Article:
Joseph Michel Carrier, Jr., was born in Miami, Florida. He enlisted in the Marine Corps in 1945, but was still in boot camp when World War II ended, and was discharged early. After earning a BA in Geography from the University of Miami in 1950, he was recalled by the Marines for fourteen months and completed his tour as a sergeant. In 1952, he received an MA in Economics from Purdue University.
The following year Carrier traveled on a Fulbright Scholarship to India, where he researched the economic effects of energy resource distribution in the northeastern region of the country. In 1954, he taught geography at the University of Miami. He then relocated to California where, after a brief stint at North American Aviation, he joined the Rand Corporation, for whom he worked from 1956 to 1968 as a research analyst on various projects.
In 1968, upon returning to the United States after performing field research as a counterinsurgency specialist in Vietnam, Carrier was told of his pending dismissal for "economic reasons." In fact, his fellow employees in Saigon had reported a suspected homosexual affair with a Vietnamese Air Force officer to his superior in the Santa Monica office. At the time Rand considered homosexuals a security risk and subject to dismissal; however Carrier negotiated his departure from the company without admitting to the affair.
His resignation provided Carrier the opportunity to return to school to study anthropology. Professor Duane Metzger of the University of California at Irvine was open to the concept of a graduate student researching male homosexuality, but advised Carrier to avoid mentioning homosexuality when applying to the graduate program. The UC Irvine program allowed one off-campus expert to serve on graduate advisory committees.
Carrier sought out Evelyn Hooker, a UCLA professor and research authority on homosexuality. At Metzger's suggestion Carrier focused on homosexual behaviors in Mexico. He obtained a National Institute of Health two-year pre-doctoral fellowship and from the autumn of 1969 to the spring of 1971, conducted research in Guadalajara, observing and interviewing urban Mexican mestizos men who had sex with men. This was the first doctoral-level anthropological field research focused on homosexual behaviors. He received his Ph.D. the following year.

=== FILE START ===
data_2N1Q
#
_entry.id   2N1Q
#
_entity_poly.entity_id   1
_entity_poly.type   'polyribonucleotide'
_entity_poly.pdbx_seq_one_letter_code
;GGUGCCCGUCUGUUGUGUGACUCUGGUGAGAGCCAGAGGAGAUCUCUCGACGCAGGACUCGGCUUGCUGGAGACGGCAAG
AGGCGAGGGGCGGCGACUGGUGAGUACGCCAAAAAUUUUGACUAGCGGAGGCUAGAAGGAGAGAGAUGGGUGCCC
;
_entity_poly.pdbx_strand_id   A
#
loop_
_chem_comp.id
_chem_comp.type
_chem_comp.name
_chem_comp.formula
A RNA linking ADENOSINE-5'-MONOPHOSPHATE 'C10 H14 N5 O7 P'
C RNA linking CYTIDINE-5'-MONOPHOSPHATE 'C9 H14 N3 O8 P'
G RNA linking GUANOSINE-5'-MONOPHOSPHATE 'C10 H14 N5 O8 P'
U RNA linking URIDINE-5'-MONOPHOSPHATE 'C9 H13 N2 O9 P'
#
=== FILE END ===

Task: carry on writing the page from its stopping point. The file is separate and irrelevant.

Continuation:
With no prospects for a position in sex research, Carrier briefly served as a staff officer at the National Academy of Science, where he researched the effects of herbicides utilized by American military forces in South Vietnam. From 1973 to 1987, he worked part-time as an evaluator of experimental law enforcement programs in the state of California. The part-time nature of this work allowed Carrier to continue his research, and extend the scope of fieldwork into the Mexican states he passed through on his drive from California to Guadalajara.
The rise of the AIDS epidemic underscored the importance of Carrier's work, as his research on Mexican men who have sex with men provided public health officials with insights on this previously undocumented world. In the fall of 1987, Carrier joined the Orange County Health Agency AIDS Community Education Project (ACEP) to develop effective HIV/AIDS educational materials for the men of Mexican origin in Orange County. In a county biographical sketch published in 1991 he is described as the health agency's Chief Social Scientist. He retired in 1992. In his final year with ACEP, Carrier conducted an ethnographic study of the sexual behaviors of men of Vietnamese origin in Orange County. He continues to study men of Mexican and Vietnamese origins in order to develop a greater understanding of their sexual behaviors that will allow service providers to create and implement more effective HIV/AIDS educational programs.
In 1995, the culmination of more than twenty-five years of his research, De Los Otros: Intimacy and Homosexuality among Mexican Men was published. His papers are held at ONE National Gay and Lesbian Archives.